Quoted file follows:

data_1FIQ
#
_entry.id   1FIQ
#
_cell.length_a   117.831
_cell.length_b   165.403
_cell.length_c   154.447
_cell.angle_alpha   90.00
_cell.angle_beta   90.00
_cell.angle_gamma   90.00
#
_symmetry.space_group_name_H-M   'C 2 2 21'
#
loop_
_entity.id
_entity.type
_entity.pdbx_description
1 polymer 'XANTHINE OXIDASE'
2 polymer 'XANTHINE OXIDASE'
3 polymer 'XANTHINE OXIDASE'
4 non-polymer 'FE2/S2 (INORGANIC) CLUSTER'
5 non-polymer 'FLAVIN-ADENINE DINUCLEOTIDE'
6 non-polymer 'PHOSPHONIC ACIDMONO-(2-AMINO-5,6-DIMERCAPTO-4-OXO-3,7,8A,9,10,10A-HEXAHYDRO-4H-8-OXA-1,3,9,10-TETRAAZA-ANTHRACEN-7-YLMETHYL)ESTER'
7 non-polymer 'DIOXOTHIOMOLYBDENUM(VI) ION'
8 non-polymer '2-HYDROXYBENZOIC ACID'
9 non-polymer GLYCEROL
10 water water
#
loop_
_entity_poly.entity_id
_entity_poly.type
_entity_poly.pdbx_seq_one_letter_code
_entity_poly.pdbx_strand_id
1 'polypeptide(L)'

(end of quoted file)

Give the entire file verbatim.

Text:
data_1FIQ
#
_entry.id   1FIQ
#
_cell.length_a   117.831
_cell.length_b   165.403
_cell.length_c   154.447
_cell.angle_alpha   90.00
_cell.angle_beta   90.00
_cell.angle_gamma   90.00
#
_symmetry.space_group_name_H-M   'C 2 2 21'
#
loop_
_entity.id
_entity.type
_entity.pdbx_description
1 polymer 'XANTHINE OXIDASE'
2 polymer 'XANTHINE OXIDASE'
3 polymer 'XANTHINE OXIDASE'
4 non-polymer 'FE2/S2 (INORGANIC) CLUSTER'
5 non-polymer 'FLAVIN-ADENINE DINUCLEOTIDE'
6 non-polymer 'PHOSPHONIC ACIDMONO-(2-AMINO-5,6-DIMERCAPTO-4-OXO-3,7,8A,9,10,10A-HEXAHYDRO-4H-8-OXA-1,3,9,10-TETRAAZA-ANTHRACEN-7-YLMETHYL)ESTER'
7 non-polymer 'DIOXOTHIOMOLYBDENUM(VI) ION'
8 non-polymer '2-HYDROXYBENZOIC ACID'
9 non-polymer GLYCEROL
10 water water
#
loop_
_entity_poly.entity_id
_entity_poly.type
_entity_poly.pdbx_seq_one_letter_code
_entity_poly.pdbx_strand_id
1 'polypeptide(L)'